Giving Credit Where Credit Is Due: Reducing Inequality with a Progressive State Tax Credit

67 Pages Posted: 17 May 2017 Last revised: 18 May 2017

Date Written: February 1, 2016


Widening economic inequality is fast becoming the defining social problem of this era. Although there are a number of policy mechanisms available for addressing the problem, taxation is the first and best tool for the job. The federal income tax code is already moderately progressive and thus partially counteracts growing inequality in before-tax incomes. State taxation, however, is an entirely different matter: every single state has some combination of sales, property, and income taxes that, taken together are regressive: average (“effective”) state tax rates fall as income rises. It is perverse that taxation in each and every state exacerbates instead of ameliorates the nation’s burgeoning income inequality. This article outlines an innovative solution to this 50-state problem: a federal tax credit for total state tax payments (sum of income, sales, and property taxes) that would mitigate most of the regressivity due to state taxation. The key feature of the credit is that it is progressive: lower-income households would receive a federal income tax credit equal to 100% of their state tax payments; the percent of the credit would decrease with income, and eventually, at high enough incomes, would become a surcharge (a “negative credit”). In substance if not in form, this progressive state tax credit would produce income tax rates that vary from state to state. There are strong arguments, however, that this would not violate the Constitution’s Uniformity Clause.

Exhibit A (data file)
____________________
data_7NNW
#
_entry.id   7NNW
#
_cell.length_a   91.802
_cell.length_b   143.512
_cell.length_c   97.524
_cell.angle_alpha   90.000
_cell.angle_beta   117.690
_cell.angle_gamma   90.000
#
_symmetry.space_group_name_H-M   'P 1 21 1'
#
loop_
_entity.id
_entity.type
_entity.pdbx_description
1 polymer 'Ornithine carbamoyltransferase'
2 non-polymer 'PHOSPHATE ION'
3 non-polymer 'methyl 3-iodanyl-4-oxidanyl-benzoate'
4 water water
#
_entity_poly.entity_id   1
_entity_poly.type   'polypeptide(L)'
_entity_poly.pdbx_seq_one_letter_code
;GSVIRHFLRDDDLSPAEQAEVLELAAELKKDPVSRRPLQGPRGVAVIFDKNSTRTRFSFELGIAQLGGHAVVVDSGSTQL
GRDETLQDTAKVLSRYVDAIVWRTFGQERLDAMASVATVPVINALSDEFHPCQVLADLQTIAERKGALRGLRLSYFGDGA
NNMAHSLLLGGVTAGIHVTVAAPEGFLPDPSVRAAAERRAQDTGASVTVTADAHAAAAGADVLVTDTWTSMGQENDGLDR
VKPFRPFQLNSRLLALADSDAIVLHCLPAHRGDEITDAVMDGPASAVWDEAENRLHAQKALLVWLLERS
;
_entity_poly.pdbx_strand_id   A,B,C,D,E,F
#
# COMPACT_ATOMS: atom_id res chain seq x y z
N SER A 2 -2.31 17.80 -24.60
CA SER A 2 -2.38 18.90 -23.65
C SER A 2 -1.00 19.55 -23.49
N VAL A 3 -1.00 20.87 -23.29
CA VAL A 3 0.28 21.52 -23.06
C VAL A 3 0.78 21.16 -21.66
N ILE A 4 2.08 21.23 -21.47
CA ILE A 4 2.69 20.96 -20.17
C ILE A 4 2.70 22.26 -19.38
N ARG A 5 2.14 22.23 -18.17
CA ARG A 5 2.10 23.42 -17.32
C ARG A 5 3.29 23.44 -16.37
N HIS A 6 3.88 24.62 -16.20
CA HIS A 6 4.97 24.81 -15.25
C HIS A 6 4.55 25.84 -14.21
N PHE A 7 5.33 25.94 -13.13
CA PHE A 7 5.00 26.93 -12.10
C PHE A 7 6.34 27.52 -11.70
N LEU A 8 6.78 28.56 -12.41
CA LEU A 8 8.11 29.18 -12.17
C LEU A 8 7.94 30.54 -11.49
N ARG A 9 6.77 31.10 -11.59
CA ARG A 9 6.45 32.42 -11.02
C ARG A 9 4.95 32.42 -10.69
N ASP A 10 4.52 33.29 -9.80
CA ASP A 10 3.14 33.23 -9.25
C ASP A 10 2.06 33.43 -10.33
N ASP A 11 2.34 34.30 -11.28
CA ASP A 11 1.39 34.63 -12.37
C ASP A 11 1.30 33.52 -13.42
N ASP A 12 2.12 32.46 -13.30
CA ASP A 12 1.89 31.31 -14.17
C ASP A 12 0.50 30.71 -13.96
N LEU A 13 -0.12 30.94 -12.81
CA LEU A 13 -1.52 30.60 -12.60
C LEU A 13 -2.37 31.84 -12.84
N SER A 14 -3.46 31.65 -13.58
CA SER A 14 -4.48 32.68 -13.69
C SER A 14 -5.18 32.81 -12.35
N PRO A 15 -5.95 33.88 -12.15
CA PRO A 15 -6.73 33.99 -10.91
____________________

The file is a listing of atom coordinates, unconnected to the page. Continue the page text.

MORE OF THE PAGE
Keywords: Taxation, Federal Taxation, State Taxation, Progressive Taxation, Tax Credit, Inequality, Income Tax, Sales Tax, Uniformity Clause, Regressive Taxation

JEL Classification: D30, D31, D63, H20, H23, H24, H73, H77, I30, K34

Suggested Citation

Kades, Eric A., Giving Credit Where Credit Is Due: Reducing Inequality with a Progressive State Tax Credit (February 1, 2016). Louisiana Law Review, Vol. 77, No. 2, p. 359, 2016, Available at SSRN:

Eric A. Kades (Contact Author)

William & Mary Law School ( email )

South Henry Street
P.O. Box 8795
Williamsburg, VA 23187-8795
United States
757-221-3828 (Phone)

Do you have a job opening that you would like to promote on SSRN?

Paper statistics

Abstract Views
PlumX Metrics